The state of Louisiana will not advance into phase three of President Trump’s Opening Up America Again plan at the end of this month but remain in phase two until July 24.
Gov. John Bel Edwards delivered the bad news during a news conference Monday. He is expected to issue a proclamation extending phase two until July 24, meaning large venues and other businesses must maintain a 50-percent capacity limit at their sites. Under phase three, large venues can resume normal operations with some social distancing protocols and visitation to senior centers can resume as well.
“Cases appear to be increasing all across the south,” Edwards said. “So that should put an end to the theory that the summer, with increased heat and humidity, would cause the virus to disappear.”
“It goes without saying that this is not the direction we want to be headed in,” he added.
As of Monday, some 50,000 cases of COVID-19 were reported in Louisiana while the death total had risen to some 3,000, according to the state Department of Health’s Coronavirus online tracker.
The number of Coronavirus cases in Louisiana increased by some 10,000 in the last 20 days. As of June 1, there were 40,341 cases of COVID-19 reported across the state as well as 2,690 deaths.
According to Edwards, trends in COVID-19 data showed hospitalizations were increasing when compared to previous weeks where the hospitalization rate declined.
Virus not spreading
in congregant settings
“The new cases are related to community spread rather than spread through congregant settings like nursing homes, for example,” Edwards said. “I think we all knew that with more testing, we would see more cases.”
The spread of the virus can be traced back to places like bars or events like high school graduation parties, according to Edwards. Edwards said the spread of Coronavirus among youth is not surprising because youth likely believe they are less likely to die and thus more willing to risk contracting the virus.
“It’s especially dangerous when these young people go back home where there are old people, maybe their parents,” Edwards said. “So we have to do better.”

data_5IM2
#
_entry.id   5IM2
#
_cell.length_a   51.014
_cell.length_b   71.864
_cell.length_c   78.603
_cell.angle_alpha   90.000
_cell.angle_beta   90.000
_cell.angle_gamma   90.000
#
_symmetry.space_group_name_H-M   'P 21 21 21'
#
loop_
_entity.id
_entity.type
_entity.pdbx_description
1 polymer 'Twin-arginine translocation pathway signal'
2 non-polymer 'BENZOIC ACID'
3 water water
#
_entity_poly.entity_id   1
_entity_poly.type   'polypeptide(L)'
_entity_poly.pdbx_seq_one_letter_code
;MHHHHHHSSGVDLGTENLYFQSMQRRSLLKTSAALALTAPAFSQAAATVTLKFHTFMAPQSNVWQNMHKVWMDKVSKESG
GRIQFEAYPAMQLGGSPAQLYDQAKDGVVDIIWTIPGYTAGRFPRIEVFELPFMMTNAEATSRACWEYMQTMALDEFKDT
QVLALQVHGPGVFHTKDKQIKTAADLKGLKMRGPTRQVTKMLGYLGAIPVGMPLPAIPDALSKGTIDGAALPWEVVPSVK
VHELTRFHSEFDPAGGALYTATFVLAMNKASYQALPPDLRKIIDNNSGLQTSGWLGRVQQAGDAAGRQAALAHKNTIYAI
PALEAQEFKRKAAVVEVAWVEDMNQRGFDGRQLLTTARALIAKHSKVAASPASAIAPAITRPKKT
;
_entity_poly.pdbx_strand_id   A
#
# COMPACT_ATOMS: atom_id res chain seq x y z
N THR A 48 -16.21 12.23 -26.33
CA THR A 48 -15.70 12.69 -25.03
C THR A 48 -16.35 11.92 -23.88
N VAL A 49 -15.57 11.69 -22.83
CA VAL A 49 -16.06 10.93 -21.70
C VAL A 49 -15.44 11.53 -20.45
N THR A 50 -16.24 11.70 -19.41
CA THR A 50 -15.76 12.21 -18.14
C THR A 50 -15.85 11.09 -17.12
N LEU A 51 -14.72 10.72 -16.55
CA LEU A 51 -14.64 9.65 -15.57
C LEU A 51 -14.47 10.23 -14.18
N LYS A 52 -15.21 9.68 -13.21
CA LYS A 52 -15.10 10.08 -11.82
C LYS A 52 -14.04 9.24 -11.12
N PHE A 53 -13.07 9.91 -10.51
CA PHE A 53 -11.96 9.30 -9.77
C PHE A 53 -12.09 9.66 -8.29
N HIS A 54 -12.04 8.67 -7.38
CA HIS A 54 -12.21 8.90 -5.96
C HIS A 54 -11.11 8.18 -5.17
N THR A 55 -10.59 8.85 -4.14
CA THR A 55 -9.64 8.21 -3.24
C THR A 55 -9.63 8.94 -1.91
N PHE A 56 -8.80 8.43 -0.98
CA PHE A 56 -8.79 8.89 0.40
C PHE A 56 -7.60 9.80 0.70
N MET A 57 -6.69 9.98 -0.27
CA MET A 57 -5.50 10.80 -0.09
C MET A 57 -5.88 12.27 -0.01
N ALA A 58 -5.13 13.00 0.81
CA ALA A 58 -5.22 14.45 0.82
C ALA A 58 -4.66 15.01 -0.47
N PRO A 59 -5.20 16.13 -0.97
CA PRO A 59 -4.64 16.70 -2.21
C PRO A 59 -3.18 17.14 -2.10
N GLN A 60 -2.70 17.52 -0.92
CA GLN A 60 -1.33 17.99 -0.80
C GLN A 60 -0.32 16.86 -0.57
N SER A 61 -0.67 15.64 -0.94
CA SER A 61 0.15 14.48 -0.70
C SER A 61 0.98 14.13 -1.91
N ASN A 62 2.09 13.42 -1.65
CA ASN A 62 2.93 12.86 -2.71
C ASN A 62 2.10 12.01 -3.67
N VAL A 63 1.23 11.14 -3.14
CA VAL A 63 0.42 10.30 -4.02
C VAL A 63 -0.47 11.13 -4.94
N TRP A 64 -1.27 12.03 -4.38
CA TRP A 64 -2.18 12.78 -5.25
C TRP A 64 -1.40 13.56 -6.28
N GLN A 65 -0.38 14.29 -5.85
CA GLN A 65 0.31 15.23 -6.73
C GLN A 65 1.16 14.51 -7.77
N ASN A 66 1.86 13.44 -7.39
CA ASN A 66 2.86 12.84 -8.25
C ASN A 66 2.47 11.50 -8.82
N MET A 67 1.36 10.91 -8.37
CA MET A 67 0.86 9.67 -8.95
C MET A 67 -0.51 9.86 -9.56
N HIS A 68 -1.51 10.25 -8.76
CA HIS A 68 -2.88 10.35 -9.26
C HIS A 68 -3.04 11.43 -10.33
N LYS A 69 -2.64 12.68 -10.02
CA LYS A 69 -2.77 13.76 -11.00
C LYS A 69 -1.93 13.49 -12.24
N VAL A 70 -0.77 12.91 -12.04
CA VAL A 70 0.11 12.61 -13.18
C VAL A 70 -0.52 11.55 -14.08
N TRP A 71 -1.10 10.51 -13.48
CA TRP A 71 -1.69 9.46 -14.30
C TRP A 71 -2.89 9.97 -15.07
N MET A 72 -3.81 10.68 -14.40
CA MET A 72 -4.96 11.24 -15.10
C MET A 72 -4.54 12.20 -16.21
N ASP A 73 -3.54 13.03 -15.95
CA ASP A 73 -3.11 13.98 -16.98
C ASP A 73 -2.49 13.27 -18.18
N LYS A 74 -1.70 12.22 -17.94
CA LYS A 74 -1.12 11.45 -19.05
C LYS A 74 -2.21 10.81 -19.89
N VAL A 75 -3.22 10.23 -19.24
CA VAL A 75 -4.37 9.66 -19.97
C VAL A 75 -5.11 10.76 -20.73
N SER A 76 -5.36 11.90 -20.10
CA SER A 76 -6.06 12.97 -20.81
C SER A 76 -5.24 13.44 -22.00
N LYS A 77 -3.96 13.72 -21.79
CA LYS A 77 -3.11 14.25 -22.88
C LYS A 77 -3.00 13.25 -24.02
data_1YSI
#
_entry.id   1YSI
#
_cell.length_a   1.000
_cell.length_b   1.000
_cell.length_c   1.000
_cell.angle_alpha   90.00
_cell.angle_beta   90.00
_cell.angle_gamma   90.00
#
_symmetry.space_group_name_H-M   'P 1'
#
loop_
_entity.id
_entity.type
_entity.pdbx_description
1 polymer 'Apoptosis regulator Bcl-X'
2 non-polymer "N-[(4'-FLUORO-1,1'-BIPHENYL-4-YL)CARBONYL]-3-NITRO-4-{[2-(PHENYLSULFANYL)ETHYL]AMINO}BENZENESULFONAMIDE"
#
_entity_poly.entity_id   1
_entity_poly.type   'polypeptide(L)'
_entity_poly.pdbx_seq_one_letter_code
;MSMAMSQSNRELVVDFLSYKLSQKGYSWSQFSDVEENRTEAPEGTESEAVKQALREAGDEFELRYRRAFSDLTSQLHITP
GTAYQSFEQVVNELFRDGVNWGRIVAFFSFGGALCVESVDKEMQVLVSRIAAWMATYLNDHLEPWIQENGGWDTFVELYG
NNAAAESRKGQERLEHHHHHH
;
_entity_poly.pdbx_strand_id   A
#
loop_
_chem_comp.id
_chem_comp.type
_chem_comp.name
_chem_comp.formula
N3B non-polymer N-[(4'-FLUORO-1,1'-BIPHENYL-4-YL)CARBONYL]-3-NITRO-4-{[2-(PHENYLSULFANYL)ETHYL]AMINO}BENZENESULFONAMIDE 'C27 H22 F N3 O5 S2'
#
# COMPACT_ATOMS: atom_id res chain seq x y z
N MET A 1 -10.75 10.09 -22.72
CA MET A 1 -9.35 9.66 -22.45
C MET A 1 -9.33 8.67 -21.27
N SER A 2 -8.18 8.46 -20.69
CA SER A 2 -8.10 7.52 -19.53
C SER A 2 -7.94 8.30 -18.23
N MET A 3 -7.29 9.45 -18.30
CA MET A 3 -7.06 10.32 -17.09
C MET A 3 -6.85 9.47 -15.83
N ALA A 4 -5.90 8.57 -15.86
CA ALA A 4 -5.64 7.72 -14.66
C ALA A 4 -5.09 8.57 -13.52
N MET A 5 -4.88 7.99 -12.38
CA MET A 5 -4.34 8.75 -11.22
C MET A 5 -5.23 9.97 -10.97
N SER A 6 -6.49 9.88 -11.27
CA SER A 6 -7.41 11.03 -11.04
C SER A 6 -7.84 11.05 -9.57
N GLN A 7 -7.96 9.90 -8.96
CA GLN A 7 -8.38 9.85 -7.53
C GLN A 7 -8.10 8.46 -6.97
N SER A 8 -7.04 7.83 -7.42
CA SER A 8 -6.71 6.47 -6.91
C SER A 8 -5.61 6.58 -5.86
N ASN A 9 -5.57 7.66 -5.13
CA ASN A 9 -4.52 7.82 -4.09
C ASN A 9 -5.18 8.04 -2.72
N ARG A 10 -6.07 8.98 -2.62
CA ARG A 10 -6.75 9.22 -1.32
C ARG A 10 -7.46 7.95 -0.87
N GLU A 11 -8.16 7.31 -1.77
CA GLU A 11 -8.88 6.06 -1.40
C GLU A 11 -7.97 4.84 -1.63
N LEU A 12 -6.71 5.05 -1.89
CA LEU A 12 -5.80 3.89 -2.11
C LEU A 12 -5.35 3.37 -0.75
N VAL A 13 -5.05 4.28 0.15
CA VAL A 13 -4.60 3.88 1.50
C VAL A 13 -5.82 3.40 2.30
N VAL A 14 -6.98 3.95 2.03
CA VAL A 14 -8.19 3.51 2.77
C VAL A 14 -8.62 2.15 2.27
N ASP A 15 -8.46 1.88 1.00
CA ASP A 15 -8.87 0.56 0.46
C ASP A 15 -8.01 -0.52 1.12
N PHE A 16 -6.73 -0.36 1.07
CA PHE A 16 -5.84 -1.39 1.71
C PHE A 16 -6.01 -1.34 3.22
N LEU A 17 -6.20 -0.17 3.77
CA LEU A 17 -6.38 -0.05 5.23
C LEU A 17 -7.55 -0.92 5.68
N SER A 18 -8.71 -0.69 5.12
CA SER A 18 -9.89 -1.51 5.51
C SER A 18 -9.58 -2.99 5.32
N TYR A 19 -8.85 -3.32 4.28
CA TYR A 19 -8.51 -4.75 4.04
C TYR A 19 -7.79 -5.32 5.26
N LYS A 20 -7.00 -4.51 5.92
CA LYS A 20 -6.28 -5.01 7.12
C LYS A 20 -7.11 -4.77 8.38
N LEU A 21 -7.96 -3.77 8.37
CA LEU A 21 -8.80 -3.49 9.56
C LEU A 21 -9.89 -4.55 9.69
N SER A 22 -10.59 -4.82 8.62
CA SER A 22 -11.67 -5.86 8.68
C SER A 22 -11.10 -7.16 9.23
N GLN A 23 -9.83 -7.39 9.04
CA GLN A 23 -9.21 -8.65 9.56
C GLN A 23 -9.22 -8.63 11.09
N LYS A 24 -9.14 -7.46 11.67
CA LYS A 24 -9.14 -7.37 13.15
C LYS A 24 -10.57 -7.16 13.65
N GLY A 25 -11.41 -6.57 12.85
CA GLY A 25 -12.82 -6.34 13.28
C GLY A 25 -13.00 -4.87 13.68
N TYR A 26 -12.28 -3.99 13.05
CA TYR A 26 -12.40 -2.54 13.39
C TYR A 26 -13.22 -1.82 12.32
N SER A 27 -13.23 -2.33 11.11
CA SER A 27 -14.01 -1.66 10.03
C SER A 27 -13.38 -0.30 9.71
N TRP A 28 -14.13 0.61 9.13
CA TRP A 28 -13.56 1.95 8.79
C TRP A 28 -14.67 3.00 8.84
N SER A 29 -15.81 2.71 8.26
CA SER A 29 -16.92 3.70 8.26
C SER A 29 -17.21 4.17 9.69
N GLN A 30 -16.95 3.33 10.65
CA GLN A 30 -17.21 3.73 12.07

Edwards said new restrictions would not be imposed but he implored people and organizations to comply with current restrictions to stem the spread of COVID-19. As he has in past news conferences, Edwards chided people who were not complying with the state’s social distancing restrictions.
“There are people out there who are saying they’re done with the virus, but this virus isn’t done with us,” Edwards said.
Alex Billioux, Assistant Secretary for the state Office of Public Health, acknowledged that COVID-19 testing results were not disclosed until about two weeks after the tests were administered. That was one of the most challenging and frustrating parts of responding to the outbreak, he said.
“Not only is the data taking longer to get to us, but certainly the actions precede them by two weeks,” Billioux said. “Any actions we take today could take two weeks to have any impact.”
Cases in the
According to Billioux, the greater Monroe area had decreasing numbers of COVID-19 cases this week compared to earlier this month when cases were projected to increase. In Ouachita Parish, 1,980 cases of COVID-19 were reported as well as 67 deaths, as of Monday.
Data provided to LDH about COVID-19 patients showed that the parts of Ouachita Parish with the highest number of cases included southern and southeastern parts of the parish, particularly southern Monroe and Richwood. Other areas where COVID-19 case totals among residents were higher than elsewhere included the Claiborne area in West Monroe, Monroe’s Garden District and parts of eastern Ouachita north and south of Black Bayou.
LDH data also showed COVID-19 hospitalization peaked from April 6 through April 14.